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Podcast Episode 125: The Campden Wonder

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Image: Wikimedia Commons

When William Harrison disappeared from Campden, England, in 1660, his servant offered an incredible explanation: that he and his family had murdered him. The events that followed only proved the situation to be even more bizarre. In this week’s episode of the Futility Closet podcast we’ll describe “the Campden wonder,” an enigma that has eluded explanation for more than 300 years.

We’ll also consider Vladimir Putin’s dog and puzzle over a little girl’s benefactor.

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Podcast Episode 124: D.B. Cooper

https://archives.fbi.gov/archives/news/stories/2007/december/dbcooper_123107

In 1971 a mysterious man hijacked an airliner in Portland, Oregon, demanding $200,000 and four parachutes. He bailed out somewhere over southwestern Washington and has never been seen again. In today’s show we’ll tell the story of D.B. Cooper, the only unsolved hijacking in American history.

We’ll also hear some musical disk drives and puzzle over a bicyclist’s narrow escape.

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Rotary Jails

https://patents.google.com/patent/US244358A/en

Architect William H. Brown had a curious brainstorm in 1881 — a jail in which moving cells shared a single door:

The object of our invention is to produce a jail or prison in which prisoners can be controlled without the necessity of personal contact between them and the jailer or guard. … [It] consists, first, of a circular cell structure of considerable size (inside the usual prison-building) divided into several cells capable of being rotated, and surrounded by a grating in close proximity thereto, which has only such number of openings (usually one) as is necessary for the convenient handling of the prisoners.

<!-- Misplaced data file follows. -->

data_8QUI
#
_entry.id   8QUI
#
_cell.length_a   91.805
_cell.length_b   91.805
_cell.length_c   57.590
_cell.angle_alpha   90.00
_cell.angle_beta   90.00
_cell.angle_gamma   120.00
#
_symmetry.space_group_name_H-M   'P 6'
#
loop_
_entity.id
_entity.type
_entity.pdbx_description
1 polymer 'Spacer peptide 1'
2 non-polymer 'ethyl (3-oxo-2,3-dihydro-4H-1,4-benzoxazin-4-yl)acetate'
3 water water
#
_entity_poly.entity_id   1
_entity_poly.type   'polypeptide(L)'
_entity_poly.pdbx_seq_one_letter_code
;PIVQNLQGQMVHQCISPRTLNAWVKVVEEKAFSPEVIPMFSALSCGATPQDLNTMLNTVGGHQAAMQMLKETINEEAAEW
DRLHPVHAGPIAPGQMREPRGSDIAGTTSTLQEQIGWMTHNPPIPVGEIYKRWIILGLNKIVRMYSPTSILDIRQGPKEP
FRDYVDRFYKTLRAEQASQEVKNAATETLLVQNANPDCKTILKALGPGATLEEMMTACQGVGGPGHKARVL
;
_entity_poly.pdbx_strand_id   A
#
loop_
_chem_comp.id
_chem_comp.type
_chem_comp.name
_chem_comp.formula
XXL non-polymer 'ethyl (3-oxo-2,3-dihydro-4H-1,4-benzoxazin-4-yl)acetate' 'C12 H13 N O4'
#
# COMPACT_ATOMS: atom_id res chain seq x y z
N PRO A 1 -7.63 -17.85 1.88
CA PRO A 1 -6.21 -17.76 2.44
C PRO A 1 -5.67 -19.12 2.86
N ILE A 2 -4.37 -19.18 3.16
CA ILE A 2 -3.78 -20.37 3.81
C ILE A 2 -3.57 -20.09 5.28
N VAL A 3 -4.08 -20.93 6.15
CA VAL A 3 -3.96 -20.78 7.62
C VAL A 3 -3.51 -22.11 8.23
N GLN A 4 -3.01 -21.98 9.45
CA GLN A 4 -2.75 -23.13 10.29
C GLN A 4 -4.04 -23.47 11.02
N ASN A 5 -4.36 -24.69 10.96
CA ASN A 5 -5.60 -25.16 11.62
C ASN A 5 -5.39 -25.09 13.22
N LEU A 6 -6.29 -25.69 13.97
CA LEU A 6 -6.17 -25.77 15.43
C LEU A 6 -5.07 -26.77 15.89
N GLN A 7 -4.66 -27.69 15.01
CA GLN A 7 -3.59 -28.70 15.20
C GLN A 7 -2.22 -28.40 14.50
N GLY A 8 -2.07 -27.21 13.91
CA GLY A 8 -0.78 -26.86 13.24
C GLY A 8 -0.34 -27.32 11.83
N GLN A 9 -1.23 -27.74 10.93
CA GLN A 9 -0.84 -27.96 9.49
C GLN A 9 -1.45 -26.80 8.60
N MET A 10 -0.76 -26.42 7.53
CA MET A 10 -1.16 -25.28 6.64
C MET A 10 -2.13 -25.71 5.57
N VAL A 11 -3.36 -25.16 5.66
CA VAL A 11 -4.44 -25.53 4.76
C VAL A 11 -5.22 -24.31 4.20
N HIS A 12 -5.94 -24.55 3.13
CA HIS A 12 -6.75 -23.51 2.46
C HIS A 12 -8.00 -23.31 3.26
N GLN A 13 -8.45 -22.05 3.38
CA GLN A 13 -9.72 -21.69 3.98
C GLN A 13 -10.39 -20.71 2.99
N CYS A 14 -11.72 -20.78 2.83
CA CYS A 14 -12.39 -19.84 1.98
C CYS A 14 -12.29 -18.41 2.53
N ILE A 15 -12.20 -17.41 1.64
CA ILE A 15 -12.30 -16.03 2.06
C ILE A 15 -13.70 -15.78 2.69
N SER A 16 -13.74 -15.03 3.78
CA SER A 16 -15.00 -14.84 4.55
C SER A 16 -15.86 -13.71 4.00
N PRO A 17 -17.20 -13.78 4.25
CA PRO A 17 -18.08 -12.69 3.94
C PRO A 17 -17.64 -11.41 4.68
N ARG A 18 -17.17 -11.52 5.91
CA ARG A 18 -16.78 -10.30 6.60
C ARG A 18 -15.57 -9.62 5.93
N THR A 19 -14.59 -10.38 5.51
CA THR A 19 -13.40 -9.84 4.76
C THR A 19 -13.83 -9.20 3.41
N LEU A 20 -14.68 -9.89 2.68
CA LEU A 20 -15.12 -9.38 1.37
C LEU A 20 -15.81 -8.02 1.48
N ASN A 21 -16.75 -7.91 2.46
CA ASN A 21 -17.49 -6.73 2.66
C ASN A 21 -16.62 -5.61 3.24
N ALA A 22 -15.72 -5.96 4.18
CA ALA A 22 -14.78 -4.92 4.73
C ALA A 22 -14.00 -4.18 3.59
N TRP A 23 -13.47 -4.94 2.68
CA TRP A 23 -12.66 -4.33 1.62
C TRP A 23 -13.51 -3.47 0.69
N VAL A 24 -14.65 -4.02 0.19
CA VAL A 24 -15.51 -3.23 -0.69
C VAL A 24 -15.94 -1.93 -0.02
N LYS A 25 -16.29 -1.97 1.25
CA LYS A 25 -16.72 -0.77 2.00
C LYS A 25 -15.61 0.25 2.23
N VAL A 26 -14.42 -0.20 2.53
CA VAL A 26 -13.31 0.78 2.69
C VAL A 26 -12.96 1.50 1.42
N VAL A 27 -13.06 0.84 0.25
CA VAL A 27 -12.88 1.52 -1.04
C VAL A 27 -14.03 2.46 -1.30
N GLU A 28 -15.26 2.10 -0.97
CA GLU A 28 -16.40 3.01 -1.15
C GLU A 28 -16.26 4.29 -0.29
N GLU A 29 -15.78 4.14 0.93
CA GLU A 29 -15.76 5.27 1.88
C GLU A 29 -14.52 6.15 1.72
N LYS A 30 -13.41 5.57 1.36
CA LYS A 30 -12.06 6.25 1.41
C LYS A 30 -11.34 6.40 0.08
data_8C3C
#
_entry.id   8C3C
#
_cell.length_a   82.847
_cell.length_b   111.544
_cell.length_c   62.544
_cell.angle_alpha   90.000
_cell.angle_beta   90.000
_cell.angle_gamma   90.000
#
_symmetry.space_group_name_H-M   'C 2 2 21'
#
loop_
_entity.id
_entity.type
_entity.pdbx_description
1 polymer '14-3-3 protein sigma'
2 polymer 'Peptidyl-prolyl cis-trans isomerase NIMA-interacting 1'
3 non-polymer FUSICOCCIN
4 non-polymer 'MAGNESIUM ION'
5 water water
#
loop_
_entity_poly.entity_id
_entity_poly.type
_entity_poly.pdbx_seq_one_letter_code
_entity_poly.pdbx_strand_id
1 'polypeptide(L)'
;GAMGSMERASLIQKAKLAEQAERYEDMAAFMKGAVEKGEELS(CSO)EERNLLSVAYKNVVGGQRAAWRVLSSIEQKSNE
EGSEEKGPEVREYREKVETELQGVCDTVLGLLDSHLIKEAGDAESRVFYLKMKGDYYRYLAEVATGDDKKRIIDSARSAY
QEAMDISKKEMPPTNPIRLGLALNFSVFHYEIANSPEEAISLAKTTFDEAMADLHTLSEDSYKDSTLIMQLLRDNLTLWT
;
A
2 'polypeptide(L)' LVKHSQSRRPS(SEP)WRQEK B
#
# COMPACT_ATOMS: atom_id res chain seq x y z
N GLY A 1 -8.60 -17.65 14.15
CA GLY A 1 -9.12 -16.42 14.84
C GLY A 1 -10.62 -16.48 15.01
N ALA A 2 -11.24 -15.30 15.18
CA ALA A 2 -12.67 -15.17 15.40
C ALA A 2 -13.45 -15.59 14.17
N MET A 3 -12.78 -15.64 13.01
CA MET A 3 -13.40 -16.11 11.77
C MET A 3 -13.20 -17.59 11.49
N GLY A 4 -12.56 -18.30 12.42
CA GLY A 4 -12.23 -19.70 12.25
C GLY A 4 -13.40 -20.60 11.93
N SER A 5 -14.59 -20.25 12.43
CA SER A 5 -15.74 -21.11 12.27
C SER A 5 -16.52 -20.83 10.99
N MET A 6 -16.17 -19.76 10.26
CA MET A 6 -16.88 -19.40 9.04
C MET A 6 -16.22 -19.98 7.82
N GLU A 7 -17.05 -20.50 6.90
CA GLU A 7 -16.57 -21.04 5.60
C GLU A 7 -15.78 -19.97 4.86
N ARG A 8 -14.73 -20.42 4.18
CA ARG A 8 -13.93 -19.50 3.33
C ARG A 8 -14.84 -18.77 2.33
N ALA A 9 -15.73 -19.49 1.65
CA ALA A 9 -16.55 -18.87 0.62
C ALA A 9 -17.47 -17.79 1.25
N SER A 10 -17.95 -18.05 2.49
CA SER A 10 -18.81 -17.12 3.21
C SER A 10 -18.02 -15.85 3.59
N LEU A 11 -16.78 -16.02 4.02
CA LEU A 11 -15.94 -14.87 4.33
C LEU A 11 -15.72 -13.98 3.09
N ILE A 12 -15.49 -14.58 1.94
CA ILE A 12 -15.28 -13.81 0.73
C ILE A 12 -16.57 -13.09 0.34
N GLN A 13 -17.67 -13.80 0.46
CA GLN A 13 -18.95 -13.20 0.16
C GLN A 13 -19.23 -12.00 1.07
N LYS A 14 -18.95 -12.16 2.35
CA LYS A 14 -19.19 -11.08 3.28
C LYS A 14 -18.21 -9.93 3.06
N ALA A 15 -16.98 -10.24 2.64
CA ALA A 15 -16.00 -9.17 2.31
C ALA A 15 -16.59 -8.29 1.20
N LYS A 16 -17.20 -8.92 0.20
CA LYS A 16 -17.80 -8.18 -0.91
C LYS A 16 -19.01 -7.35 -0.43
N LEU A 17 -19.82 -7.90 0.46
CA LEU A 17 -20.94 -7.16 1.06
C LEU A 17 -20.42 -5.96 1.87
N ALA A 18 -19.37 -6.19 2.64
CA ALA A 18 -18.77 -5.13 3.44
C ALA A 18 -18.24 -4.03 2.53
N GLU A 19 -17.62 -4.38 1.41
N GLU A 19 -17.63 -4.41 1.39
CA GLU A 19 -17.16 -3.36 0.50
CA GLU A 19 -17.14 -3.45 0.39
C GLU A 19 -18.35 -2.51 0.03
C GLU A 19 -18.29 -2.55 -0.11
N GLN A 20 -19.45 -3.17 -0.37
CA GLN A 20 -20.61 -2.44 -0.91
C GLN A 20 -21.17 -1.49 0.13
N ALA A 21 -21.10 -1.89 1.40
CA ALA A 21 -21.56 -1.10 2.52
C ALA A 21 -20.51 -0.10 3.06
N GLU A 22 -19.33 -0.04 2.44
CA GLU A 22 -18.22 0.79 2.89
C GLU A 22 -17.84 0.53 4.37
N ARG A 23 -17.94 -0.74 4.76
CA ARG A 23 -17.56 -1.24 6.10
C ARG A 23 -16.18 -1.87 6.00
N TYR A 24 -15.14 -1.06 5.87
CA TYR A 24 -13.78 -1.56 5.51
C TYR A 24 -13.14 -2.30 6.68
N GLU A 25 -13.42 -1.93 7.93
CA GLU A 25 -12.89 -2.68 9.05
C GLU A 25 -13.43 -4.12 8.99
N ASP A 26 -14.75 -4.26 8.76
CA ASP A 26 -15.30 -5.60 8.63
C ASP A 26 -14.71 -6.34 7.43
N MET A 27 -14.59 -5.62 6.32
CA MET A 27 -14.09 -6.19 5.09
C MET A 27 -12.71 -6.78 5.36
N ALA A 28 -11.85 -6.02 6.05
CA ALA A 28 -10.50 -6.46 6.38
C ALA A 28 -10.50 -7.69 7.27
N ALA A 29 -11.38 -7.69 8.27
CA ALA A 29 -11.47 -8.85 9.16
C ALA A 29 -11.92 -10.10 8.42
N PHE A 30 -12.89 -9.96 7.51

The cell block, supported by ball bearings, could be turned by a single man with a hand crank. While it had a certain efficient appeal, in practice the jail proved dangerous, crushing prisoners’ limbs and raising concerns about safety during a fire. The last rotary jail was condemned in 1939; the only surviving example is in Crawfordsville, Indiana.

(Strangely related: Jeremy Bentham’s Panopticon. Thanks, Jon.)

Podcast Episode 120: The Barnes Mystery

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In 1879 a ghastly crime gripped England: A London maid had dismembered her employer and then assumed her identity for two weeks, wearing her clothes and jewelry and selling her belongings. In this week’s episode of the Futility Closet podcast we’ll describe the murder of Julia Thomas and its surprising modern postscript.

We’ll also discover the unlikely origins of a Mary Poppins character and puzzle over a penguin in a canoe.